Knowing your rivals and staying ahead of them on social media is essential for any digital marketing plan.
It’s a lot easier to make educated judgements and plan strategically if you know what your rivals are up to. An in-depth competition study on social media: these are the steps to take.
This article will teach you how to evaluate your social media performance in relation to benchmarks in your field, allowing you to fine-tune your approach across all platforms.
Analyzing the competition: what is it and how do you do it?
Each company, in any sector, may benefit from doing a competitive study. The term “competitive intelligence” refers to the practise of studying the business practises of your top rivals and industry leaders.
If you want to keep score and evaluate the competition, you get to specify the parameters. Determining specific metrics or strategic responses to evaluate depends on the goals of your research. Such instances are as follows:
Examining the pages of your rivals is an excellent way to get ideas on how to enhance your own website.
Examine other products or services that fill a comparable niche to yours before releasing anything new.
Check out the going rates in the market for similar goods and services if you want to make any price changes.
Pay attention to what leading businesses in your sector are doing on social media if you want to improve your own social media marketing (a topic we’ll be covering in detail below).
Consistent characteristics should be used as yardsticks in all circumstances. These are the criteria that will serve as benchmarks to evaluate your progress.
To what end, though, must you spend so much time monitoring the activities of your rivals?
Just to put things in perspective. Visualize an increase of 5 percent in your Instagram engagement rate over the course of a month. Do you think it’s good, awful, or just okay?
You won’t be able to interpret your results or establish meaningful Goals for future improvement until you know how you stack up against competitors in your industry.
Analyzing your competition on social media: how to do it?
Let’s start with the fact that we know studying the competition is worthwhile. How, then, do you map out the steps? When do you even start?
Just like what qualifies as a competitive analysis is up for grabs, so too is the method you employ to conduct one. Yet a fundamental structure is applicable to most circumstances, regardless of how in-depth your investigation goes.
The following is a checklist for your social media competition study.
Research the market
You need to identify your rivals before you can begin gathering information. Though most companies already know their rivals, it never hurts to do a fast Google search in case you find some fresh ideas.
If you’re looking for more companies like it, especially in your neighbourhood, an excellent place to start is Google. Do a search for terms that describe your company (product lines, industries served, etc.) and analyse the results carefully.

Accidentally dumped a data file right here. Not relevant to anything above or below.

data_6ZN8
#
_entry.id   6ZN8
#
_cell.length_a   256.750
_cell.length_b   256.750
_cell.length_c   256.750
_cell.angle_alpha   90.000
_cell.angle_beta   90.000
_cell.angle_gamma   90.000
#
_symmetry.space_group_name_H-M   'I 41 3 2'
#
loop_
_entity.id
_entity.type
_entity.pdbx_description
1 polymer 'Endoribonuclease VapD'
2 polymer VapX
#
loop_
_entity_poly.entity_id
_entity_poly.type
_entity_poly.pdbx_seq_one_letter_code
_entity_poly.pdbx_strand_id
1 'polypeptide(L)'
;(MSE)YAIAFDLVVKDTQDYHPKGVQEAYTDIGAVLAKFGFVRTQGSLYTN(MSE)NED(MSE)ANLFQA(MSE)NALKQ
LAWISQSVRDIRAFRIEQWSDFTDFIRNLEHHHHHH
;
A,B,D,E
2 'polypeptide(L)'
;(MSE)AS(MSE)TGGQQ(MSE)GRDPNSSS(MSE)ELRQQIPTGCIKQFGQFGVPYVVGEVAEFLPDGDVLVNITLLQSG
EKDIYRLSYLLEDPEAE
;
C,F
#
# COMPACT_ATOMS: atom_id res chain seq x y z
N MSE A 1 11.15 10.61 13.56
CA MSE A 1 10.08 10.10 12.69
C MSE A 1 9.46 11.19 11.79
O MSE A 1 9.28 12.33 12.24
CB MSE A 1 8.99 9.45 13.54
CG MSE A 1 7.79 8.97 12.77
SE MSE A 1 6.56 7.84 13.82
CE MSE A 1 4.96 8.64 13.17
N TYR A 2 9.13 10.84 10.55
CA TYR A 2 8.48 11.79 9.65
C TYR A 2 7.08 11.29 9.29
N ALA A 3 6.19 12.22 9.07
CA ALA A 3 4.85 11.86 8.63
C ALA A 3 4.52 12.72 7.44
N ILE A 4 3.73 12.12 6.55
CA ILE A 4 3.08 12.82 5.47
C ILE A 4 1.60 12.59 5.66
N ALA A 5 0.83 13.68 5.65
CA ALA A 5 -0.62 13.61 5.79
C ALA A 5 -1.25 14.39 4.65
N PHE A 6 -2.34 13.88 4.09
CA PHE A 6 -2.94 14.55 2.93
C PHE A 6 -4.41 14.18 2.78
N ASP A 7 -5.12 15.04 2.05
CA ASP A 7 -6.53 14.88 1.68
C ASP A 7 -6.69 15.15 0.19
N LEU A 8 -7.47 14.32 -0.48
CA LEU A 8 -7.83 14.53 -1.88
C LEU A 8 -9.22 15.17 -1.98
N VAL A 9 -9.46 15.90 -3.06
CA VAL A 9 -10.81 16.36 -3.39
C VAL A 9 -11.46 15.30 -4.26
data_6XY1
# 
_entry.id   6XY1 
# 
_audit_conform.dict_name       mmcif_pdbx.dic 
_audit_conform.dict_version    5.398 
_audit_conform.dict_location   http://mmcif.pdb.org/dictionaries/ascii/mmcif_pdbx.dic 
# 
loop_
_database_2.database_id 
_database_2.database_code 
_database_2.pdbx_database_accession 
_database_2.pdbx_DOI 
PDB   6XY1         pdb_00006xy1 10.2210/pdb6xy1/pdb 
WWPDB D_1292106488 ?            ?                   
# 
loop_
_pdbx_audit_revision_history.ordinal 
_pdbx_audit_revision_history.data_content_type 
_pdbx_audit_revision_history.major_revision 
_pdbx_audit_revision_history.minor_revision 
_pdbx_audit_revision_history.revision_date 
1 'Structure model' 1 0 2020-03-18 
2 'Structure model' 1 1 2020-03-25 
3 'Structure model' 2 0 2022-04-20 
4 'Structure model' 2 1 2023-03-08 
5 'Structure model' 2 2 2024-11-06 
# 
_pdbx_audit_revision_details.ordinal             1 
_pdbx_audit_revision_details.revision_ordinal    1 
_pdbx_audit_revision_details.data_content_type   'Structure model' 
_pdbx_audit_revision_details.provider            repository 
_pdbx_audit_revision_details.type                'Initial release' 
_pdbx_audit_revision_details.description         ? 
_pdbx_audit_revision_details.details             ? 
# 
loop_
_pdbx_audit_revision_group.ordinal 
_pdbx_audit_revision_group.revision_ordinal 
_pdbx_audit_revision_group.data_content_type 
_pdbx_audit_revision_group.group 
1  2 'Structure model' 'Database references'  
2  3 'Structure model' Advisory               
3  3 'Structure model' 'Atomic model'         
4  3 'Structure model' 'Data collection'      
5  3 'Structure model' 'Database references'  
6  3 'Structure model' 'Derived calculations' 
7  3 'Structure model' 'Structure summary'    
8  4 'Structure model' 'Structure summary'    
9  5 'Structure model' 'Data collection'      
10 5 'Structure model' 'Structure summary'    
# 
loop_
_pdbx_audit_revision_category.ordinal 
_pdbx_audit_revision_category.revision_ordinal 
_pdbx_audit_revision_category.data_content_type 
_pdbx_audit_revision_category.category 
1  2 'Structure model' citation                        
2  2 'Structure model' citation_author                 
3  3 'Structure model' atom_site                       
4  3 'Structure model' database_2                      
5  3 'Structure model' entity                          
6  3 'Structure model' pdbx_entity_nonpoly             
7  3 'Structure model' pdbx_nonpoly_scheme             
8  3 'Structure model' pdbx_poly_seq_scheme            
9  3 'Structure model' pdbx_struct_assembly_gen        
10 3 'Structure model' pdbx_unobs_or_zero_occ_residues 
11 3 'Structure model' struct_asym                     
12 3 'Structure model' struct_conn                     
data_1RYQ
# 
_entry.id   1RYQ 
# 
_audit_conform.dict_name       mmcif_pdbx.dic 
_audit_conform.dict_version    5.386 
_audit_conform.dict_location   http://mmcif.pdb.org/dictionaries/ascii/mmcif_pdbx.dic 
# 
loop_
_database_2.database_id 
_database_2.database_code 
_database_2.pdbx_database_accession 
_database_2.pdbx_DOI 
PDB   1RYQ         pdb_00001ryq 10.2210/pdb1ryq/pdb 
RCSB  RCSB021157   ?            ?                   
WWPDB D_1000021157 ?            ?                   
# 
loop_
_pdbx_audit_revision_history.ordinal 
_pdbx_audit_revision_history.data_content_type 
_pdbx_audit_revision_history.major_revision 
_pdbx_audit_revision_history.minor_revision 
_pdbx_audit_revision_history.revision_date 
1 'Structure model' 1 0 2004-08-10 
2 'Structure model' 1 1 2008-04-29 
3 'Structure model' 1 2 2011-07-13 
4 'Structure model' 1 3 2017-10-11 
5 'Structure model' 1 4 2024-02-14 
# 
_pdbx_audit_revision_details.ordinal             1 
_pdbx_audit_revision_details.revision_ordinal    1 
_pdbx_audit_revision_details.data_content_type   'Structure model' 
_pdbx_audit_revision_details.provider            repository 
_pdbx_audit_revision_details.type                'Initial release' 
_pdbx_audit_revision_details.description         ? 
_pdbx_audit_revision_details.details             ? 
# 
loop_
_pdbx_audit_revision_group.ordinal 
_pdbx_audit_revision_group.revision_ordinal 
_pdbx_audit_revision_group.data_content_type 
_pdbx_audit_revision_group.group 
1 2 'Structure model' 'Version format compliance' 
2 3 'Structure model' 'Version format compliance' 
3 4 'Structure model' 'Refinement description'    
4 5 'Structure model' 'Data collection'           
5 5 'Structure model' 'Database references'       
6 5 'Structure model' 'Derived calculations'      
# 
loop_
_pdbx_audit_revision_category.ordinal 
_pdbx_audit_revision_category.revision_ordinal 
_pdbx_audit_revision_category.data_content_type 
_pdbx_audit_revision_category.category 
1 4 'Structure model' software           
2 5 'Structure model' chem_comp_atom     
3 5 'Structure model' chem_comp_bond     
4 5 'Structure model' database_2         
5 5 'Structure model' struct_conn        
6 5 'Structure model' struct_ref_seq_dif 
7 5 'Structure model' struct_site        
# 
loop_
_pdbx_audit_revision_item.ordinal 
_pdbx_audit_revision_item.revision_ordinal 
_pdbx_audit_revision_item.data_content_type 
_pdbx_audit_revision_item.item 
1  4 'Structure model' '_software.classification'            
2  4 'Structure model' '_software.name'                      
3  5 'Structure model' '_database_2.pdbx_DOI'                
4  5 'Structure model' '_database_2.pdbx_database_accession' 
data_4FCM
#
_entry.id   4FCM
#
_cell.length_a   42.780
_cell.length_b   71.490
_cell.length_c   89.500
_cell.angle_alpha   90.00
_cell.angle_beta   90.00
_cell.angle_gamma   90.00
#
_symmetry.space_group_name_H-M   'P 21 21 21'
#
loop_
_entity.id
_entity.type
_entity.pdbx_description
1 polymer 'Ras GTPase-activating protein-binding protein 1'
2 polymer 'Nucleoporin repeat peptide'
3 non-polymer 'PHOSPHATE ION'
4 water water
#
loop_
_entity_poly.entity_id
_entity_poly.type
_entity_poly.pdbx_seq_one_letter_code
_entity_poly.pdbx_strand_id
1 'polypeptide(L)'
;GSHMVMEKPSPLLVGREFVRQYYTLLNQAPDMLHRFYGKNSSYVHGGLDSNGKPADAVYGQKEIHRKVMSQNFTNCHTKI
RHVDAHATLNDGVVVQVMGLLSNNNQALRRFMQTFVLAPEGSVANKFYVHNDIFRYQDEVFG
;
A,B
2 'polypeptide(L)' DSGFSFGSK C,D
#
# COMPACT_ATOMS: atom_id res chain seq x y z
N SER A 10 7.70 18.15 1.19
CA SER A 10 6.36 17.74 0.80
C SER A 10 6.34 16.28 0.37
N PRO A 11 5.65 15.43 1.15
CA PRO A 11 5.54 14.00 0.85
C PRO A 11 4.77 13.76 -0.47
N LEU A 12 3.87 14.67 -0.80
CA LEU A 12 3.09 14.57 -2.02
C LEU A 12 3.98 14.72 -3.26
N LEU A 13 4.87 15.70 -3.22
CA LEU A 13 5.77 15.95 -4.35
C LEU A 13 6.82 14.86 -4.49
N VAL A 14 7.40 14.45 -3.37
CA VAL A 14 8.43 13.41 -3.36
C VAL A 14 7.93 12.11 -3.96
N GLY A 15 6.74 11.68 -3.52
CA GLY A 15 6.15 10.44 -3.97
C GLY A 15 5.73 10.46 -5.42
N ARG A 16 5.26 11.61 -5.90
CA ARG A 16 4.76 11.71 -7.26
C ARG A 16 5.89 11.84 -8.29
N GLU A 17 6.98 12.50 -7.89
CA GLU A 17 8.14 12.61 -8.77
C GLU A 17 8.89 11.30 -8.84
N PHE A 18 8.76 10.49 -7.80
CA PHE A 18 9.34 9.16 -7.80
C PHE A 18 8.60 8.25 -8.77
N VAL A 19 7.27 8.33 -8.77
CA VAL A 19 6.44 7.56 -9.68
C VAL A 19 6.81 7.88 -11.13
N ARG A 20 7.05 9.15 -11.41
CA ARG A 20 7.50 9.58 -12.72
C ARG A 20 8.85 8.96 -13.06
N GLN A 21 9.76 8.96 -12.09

Pay attention to the companies that are truly in your field of competition, those who are comparable to you in terms of size and scope and thus likely to have similar resources.
Find the rivals on the major social networks after you have a list of promising ones. Finding the contact information of your rivals is as easy as visiting their websites.
Finding out where your rivals are active on social media might help you choose which networks are most suited for your company’s needs at this stage.
Last but not least, check sure no major companies in your market were overlooked by conducting platform-specific searches. Do a hashtag search on Twitter and Instagram to uncover which company pages are making use of the terms.
Choose your units of measurement carefully
With your list of rivals in hand, it’s time to decide what you hope to learn from your research. Make a decision as to what aspects of the competition’s actions you will track. What follows is what has to be emphasised in any social media analysis.
You should monitor the likes, comments, shares, retweets, mentions, and overall activity of your rivals’ audiences (numbers). That’s the best way to establish achievable goals for development.
Features – do any of your rivals provide a place to buy their products on Facebook? Can you tell whether they’re making use of Instagram’s shoppable posts? Is boosted material the norm for their feed updates or do they (over)use it? Keeping tabs on this will highlight leading practises in the sector.
How often they publish, what they post, and what kind of stuff they post. Publish they Stories? Is there a pattern to the most popular kinds of posts they make across platforms? How frequently are new entries made? Check the data to discover if your content strategy is useful.
Consider the tone and style of your rivals’ social media posts. What kind of response do they get from their target audience? Not everyone must conform to the same standards. But, if you are familiar with their tone, you may conduct a basic sentiment analysis and learn more about your target demographic.
You need to hone your social tactics
Using what you’ve learned from your examination of the competition is the last phase. You don’t need to and shouldn’t mimic your competitors’ social media activity, as I’ve already explained. Instead, you should adjust your approach to social media in light of the standards and recommendations you’ve set.
Experiment with including different forms of content that have proven successful in your business. Try out new calls to action if you find that they increase participation.